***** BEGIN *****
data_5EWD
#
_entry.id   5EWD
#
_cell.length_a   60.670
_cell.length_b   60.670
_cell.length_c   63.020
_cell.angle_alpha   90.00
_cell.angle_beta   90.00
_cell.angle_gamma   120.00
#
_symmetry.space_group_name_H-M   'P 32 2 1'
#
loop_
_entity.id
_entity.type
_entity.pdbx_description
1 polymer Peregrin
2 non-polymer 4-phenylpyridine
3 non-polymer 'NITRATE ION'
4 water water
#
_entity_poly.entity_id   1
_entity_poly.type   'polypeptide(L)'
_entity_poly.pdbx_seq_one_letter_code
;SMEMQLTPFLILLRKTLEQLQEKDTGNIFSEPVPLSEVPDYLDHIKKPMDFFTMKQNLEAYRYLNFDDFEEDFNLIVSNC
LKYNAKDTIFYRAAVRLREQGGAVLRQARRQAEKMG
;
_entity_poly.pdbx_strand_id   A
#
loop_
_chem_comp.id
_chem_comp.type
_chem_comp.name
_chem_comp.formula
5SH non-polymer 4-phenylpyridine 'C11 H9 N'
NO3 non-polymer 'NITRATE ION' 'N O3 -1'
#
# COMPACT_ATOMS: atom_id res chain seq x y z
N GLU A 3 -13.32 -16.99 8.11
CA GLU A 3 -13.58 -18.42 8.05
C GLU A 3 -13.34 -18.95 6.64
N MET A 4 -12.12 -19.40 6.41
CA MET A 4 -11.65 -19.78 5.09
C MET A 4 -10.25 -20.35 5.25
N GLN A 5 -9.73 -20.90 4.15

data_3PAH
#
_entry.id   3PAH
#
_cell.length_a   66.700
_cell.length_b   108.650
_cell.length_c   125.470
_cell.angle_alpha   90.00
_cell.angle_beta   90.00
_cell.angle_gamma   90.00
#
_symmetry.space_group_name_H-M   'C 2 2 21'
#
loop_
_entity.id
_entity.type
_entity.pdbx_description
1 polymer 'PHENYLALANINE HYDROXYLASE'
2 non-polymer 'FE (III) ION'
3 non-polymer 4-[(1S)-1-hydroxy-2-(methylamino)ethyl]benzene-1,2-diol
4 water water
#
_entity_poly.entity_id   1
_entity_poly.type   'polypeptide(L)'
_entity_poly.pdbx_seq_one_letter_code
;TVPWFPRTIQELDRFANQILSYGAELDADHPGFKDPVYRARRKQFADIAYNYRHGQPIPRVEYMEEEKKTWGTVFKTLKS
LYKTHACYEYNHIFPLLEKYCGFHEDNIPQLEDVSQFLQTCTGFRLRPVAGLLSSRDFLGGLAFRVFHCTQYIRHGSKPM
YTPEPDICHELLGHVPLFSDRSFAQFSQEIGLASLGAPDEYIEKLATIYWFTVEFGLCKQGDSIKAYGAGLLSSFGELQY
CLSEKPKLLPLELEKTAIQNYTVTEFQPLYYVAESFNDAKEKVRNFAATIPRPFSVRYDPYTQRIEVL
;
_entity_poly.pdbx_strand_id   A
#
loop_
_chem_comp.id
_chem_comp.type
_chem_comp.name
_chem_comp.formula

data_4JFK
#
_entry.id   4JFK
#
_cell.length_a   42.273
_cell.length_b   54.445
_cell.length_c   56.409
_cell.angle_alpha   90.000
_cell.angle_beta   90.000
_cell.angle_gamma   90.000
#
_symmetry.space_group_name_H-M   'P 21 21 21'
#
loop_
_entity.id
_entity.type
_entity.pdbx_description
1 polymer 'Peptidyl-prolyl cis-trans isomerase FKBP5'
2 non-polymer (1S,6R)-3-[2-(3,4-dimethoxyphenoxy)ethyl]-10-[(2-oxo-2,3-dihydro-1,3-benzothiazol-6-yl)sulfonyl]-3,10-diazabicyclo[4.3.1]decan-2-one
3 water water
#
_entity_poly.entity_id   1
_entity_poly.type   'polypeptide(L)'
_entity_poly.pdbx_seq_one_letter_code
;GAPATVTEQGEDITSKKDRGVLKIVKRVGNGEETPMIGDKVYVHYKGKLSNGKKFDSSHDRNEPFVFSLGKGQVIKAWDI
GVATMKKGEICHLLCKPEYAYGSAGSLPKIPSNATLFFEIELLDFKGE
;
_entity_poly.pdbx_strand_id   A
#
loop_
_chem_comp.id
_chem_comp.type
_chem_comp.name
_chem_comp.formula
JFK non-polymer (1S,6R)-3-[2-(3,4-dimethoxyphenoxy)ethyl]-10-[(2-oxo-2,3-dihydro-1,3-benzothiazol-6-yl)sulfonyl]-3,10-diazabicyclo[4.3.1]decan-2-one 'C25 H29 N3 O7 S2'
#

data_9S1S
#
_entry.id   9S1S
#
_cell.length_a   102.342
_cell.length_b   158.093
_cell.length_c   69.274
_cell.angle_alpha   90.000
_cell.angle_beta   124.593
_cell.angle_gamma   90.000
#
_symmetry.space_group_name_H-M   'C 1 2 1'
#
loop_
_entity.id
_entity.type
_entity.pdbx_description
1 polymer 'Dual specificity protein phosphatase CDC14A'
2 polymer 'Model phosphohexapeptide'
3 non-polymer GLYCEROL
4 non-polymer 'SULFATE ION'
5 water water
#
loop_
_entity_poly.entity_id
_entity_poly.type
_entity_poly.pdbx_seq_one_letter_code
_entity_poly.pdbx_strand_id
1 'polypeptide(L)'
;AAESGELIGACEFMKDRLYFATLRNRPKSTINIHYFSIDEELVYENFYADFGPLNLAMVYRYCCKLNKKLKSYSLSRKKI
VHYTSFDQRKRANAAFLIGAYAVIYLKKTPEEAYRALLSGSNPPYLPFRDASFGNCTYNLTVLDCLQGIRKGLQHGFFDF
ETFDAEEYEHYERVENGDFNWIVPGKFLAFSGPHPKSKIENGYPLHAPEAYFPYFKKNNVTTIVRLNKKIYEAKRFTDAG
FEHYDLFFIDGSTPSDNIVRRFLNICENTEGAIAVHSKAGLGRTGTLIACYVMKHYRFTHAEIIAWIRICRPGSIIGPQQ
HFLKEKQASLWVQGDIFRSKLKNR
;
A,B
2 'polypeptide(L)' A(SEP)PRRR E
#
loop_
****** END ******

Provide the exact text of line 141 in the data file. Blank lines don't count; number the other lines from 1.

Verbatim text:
5 water water